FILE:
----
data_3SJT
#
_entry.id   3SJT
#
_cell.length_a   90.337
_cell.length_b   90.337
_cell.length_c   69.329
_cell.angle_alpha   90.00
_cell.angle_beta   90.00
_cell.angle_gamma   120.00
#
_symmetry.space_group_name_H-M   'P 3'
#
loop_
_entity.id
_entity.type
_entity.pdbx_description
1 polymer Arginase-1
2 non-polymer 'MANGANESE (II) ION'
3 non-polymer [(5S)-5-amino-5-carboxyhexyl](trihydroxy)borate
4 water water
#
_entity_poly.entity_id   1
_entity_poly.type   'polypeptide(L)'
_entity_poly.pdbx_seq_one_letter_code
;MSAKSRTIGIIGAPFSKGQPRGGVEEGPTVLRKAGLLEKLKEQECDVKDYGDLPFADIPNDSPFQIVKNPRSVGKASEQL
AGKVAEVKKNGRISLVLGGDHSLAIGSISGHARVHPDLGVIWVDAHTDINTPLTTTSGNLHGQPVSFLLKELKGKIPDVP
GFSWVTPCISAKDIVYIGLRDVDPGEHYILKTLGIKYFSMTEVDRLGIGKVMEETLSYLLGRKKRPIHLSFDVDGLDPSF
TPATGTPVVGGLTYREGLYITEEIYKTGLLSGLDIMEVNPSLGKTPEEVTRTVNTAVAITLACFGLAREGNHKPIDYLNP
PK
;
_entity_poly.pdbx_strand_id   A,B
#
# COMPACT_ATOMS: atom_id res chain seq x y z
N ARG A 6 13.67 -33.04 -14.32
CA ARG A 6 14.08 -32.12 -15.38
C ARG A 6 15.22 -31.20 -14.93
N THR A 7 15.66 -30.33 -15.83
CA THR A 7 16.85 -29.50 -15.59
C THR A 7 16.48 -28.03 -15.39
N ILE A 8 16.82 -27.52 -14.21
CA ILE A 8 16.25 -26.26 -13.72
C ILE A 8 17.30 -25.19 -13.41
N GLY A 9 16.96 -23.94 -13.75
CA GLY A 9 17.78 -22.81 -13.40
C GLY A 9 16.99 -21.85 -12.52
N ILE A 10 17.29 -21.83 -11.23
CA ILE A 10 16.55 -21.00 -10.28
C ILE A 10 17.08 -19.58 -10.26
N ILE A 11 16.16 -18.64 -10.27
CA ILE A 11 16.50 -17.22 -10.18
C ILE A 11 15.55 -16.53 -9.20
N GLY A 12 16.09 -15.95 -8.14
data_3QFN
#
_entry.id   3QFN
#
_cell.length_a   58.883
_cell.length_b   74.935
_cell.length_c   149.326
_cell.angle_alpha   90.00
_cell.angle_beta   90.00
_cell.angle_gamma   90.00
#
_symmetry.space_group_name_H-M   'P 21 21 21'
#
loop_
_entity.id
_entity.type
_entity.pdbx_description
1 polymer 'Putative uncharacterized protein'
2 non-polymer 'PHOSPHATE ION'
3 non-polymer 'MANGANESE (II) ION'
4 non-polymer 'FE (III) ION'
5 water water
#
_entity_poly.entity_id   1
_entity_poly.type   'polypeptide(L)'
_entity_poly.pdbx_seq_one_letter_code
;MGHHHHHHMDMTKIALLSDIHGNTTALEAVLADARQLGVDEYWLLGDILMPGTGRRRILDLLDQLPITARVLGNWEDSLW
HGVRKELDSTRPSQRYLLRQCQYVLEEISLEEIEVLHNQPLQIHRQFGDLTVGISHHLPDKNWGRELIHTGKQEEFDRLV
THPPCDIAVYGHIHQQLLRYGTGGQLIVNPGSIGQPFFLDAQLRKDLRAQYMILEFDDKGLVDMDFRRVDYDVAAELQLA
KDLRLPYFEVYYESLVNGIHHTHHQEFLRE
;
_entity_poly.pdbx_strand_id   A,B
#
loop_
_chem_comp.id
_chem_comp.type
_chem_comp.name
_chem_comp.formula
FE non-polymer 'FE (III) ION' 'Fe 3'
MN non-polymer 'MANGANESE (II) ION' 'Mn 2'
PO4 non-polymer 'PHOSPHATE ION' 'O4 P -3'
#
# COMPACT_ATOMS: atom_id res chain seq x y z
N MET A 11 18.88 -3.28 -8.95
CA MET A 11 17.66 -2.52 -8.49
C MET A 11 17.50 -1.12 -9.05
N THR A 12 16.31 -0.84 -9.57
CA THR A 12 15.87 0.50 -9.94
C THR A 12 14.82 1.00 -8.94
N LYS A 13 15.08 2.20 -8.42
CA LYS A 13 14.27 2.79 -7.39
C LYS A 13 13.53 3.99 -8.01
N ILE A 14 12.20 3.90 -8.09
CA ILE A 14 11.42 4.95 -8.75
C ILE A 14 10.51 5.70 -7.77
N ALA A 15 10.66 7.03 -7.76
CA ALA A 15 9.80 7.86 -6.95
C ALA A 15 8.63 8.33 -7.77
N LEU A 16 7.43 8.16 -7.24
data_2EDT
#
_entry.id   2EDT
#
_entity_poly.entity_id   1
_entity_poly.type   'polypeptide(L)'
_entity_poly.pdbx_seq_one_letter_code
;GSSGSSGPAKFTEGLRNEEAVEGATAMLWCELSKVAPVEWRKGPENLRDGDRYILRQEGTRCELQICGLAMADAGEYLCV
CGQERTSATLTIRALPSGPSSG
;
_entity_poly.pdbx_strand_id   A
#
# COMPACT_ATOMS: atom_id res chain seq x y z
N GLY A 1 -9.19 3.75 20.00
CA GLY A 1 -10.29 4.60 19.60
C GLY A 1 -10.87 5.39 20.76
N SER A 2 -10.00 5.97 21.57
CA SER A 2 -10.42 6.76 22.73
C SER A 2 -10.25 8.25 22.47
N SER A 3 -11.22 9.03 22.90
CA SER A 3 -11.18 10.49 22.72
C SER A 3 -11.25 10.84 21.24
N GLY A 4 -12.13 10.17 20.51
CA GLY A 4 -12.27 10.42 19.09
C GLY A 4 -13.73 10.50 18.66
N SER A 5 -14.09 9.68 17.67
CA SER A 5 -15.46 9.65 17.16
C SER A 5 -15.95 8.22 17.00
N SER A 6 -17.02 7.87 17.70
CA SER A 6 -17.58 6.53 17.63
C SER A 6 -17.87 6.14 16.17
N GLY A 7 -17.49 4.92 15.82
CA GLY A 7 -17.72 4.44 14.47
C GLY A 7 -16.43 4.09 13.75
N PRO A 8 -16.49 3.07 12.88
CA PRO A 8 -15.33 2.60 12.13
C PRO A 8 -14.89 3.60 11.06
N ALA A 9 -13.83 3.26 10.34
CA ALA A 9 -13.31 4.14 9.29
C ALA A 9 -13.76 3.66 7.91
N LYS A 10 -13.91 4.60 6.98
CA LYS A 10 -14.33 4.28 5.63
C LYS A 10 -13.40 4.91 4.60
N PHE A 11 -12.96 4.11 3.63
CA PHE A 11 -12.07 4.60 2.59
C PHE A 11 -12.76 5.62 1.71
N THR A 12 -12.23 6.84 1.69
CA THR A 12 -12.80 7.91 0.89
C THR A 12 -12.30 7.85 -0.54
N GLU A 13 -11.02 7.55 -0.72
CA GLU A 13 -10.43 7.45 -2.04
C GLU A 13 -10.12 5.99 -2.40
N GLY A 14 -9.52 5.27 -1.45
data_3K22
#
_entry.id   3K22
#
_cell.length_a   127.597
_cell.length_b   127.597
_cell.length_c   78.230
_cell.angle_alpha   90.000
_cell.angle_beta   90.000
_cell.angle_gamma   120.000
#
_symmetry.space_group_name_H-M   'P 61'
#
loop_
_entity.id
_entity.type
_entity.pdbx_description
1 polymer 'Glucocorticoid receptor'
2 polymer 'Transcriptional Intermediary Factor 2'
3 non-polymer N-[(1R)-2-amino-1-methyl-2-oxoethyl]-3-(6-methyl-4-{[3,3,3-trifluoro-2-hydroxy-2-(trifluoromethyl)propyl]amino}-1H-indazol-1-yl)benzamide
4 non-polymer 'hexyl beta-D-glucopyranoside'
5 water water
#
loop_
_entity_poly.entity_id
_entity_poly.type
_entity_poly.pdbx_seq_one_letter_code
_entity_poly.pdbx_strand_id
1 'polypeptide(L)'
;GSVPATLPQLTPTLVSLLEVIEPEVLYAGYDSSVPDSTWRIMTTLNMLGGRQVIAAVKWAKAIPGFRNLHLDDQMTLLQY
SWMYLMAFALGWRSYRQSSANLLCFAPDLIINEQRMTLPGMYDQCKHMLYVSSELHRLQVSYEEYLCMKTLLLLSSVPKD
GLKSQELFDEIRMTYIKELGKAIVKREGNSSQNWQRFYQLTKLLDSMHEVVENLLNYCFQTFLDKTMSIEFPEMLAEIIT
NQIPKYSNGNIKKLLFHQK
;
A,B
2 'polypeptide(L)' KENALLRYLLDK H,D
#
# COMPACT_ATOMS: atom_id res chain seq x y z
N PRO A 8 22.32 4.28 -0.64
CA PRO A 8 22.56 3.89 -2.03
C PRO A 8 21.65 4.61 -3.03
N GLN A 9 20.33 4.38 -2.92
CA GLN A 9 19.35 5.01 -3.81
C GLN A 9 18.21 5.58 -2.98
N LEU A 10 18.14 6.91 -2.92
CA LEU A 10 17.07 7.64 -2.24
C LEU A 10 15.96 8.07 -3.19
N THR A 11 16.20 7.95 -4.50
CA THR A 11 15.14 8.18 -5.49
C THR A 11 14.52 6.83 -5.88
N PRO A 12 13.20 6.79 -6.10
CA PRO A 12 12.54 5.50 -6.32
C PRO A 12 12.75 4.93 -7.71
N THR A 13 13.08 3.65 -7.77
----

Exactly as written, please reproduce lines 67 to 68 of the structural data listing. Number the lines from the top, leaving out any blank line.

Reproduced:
loop_
_entity.id